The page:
Sharonda Buck

Bachelor of Arts in Psychology (Minor in Child Development and Family Relations)
Bachelor of Arts in Sociology

“After the birth of my oldest child, it became difficult to manage school, work and caring for a young child. I also ran out of financial aid and could not afford to pay for courses on my own. I was very close to graduating, maybe two or three courses shy. It was not an easy decision; it felt like giving up and failing.

It was always my intention to complete my degree if I could. At the time, I was the only person in my immediate family to ever attend college, so I really wanted that accomplishment. I also wanted to be a role model for my children to show them hard work and determination pay off in the end.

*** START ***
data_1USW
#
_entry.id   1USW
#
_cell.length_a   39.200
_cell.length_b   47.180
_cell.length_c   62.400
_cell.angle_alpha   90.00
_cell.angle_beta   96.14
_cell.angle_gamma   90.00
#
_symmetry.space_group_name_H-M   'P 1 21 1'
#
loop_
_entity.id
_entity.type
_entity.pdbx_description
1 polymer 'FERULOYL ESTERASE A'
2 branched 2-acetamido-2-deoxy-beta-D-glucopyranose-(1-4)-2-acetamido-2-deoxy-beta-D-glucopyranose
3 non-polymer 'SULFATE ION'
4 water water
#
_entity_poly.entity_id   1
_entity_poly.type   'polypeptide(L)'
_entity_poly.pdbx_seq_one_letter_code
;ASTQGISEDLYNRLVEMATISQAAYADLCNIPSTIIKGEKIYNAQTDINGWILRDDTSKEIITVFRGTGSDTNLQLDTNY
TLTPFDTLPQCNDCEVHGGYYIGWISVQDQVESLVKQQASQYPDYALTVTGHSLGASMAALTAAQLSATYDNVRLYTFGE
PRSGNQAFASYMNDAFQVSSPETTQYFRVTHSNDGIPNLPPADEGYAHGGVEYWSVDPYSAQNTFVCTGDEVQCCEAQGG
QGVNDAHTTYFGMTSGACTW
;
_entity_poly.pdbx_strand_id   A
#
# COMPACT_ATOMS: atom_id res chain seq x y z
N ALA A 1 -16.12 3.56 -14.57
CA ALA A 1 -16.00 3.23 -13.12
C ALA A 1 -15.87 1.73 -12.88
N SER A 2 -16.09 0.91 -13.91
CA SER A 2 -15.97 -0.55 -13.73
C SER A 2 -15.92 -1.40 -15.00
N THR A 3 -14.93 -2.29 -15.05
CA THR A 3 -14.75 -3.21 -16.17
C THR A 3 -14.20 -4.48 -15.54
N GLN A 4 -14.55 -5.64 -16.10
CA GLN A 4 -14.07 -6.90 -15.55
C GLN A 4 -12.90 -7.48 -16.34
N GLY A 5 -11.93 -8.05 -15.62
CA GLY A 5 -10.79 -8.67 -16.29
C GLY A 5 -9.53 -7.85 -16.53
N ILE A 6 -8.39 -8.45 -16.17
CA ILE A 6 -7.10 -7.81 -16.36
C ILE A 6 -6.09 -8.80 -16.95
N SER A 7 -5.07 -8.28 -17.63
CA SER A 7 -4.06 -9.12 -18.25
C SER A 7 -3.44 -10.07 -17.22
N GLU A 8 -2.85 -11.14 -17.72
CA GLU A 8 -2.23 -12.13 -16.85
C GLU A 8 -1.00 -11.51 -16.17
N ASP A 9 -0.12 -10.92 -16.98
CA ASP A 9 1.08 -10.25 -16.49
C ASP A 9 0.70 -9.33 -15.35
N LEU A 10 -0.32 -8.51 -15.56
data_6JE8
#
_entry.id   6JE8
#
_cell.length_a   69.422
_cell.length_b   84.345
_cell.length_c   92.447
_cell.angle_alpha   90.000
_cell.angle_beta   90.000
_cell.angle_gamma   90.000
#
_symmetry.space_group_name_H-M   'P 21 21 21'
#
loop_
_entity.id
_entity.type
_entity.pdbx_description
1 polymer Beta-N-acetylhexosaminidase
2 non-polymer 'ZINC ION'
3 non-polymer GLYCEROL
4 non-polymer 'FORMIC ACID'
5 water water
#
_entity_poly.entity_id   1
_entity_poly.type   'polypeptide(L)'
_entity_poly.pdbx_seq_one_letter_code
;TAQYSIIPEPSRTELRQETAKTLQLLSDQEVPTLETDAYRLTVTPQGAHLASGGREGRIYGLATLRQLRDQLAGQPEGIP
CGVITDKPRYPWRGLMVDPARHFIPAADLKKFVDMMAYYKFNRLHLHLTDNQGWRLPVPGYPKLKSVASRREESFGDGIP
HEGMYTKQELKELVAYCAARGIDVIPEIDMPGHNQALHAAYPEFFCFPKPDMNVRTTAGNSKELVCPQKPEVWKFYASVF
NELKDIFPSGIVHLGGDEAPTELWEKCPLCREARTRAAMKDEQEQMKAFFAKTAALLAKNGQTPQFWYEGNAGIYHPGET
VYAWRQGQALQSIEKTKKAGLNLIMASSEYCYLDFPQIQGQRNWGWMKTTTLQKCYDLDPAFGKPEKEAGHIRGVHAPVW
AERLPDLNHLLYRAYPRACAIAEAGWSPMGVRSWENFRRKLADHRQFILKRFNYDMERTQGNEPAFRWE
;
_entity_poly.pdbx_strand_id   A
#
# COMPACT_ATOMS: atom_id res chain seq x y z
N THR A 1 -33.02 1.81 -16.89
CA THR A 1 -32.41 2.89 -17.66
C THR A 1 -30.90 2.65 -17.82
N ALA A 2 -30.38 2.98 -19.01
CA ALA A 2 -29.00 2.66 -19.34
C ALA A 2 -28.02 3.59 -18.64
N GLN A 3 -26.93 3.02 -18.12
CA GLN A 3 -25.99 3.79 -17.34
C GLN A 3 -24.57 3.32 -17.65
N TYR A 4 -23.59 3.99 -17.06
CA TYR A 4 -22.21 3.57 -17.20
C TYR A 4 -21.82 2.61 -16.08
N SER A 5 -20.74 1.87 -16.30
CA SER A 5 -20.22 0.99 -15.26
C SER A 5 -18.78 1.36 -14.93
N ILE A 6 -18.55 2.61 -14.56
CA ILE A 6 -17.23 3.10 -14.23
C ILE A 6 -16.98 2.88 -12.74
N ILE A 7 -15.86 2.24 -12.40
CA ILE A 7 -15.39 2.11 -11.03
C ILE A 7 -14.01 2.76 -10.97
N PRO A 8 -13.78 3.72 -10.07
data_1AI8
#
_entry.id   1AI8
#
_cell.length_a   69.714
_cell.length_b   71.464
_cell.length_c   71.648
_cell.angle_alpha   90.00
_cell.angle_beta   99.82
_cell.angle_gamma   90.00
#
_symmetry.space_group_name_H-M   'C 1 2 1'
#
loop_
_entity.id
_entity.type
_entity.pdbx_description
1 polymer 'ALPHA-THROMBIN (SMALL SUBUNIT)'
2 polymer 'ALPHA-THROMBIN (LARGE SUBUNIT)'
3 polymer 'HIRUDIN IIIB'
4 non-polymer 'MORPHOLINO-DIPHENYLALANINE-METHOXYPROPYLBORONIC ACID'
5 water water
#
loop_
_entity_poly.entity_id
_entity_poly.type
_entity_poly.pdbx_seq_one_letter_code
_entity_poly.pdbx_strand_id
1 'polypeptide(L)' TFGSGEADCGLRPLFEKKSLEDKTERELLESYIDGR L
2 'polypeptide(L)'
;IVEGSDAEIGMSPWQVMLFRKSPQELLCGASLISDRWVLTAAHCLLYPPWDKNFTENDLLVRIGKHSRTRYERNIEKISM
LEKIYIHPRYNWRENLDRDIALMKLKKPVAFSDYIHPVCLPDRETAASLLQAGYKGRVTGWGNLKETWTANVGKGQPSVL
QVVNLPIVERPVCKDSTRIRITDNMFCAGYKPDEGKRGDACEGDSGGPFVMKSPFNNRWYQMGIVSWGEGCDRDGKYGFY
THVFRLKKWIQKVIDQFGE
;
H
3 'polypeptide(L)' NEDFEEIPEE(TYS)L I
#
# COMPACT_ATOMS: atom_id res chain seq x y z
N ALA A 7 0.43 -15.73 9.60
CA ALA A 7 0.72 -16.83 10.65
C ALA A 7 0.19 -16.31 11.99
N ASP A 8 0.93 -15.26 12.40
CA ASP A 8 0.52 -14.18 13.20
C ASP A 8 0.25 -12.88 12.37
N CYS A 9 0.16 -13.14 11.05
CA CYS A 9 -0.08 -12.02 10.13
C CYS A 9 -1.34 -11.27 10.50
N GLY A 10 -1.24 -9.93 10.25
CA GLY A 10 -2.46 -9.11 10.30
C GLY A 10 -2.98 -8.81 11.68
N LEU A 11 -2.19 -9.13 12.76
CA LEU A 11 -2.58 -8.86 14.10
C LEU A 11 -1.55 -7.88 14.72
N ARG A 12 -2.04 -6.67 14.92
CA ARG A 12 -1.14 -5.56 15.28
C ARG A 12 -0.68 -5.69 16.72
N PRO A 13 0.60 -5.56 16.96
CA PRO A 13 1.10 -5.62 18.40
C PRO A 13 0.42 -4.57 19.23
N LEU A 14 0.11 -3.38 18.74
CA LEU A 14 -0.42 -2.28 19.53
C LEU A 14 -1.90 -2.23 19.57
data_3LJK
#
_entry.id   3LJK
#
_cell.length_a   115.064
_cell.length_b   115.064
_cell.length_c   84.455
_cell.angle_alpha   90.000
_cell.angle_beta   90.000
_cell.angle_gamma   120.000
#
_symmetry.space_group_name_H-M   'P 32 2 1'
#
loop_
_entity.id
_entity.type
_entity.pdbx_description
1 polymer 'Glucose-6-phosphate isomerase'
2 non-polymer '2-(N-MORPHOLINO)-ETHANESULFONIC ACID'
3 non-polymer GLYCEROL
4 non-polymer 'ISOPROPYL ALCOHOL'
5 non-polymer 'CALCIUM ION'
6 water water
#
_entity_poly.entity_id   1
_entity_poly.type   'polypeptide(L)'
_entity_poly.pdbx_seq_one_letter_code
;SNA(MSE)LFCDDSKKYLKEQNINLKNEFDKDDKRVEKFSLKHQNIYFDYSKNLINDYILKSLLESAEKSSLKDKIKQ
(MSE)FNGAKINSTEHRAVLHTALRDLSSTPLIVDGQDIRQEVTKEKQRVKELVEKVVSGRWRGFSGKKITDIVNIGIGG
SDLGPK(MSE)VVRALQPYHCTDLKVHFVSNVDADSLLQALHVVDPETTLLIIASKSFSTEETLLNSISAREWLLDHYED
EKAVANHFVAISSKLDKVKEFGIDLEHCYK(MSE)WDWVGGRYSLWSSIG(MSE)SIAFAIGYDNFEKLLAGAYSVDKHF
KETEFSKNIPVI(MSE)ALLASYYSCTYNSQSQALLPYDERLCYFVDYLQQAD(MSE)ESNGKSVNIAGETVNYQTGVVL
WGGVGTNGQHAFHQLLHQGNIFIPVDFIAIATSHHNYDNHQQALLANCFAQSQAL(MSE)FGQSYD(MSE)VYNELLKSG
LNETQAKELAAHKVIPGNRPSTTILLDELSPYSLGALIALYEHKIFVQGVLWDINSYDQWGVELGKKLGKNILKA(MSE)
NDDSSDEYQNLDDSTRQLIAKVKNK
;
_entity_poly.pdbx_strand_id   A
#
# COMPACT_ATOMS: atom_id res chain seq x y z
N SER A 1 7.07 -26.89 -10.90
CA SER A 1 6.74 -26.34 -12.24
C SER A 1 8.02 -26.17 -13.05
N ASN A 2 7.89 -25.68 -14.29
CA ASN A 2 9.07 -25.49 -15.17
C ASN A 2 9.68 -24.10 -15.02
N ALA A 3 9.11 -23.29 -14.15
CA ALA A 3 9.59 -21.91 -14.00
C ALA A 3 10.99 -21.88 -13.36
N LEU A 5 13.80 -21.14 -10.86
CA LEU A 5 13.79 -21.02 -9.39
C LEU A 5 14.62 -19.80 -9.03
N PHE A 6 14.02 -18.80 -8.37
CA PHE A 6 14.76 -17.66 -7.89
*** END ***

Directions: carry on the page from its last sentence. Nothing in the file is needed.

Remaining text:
I took courses both online and on campus. The online courses were especially helpful because they provided the flexibility to balance work, college and home. My academic advisor and professors were phenomenal. They worked with me, offered great feedback and kept me on track. Being older and returning to school, I related to them on a different level than the average student, and I know that helped a lot.

My classmates, without knowing it, pushed and motivated me. Being one of the oldest people in the class is interesting and kind of scary. Your life experiences are so different than most students. But the common ground is that we’re all taking this course together, and if they’re in the same major as you, they become friendly, familiar faces, someone you can borrow notes from, or call or email to ask about an assignment.

My degrees gave me a sense of achievement. I went from thinking I may never finish college to thinking wow, I did this. Me! I had a mission, and I accomplished it.”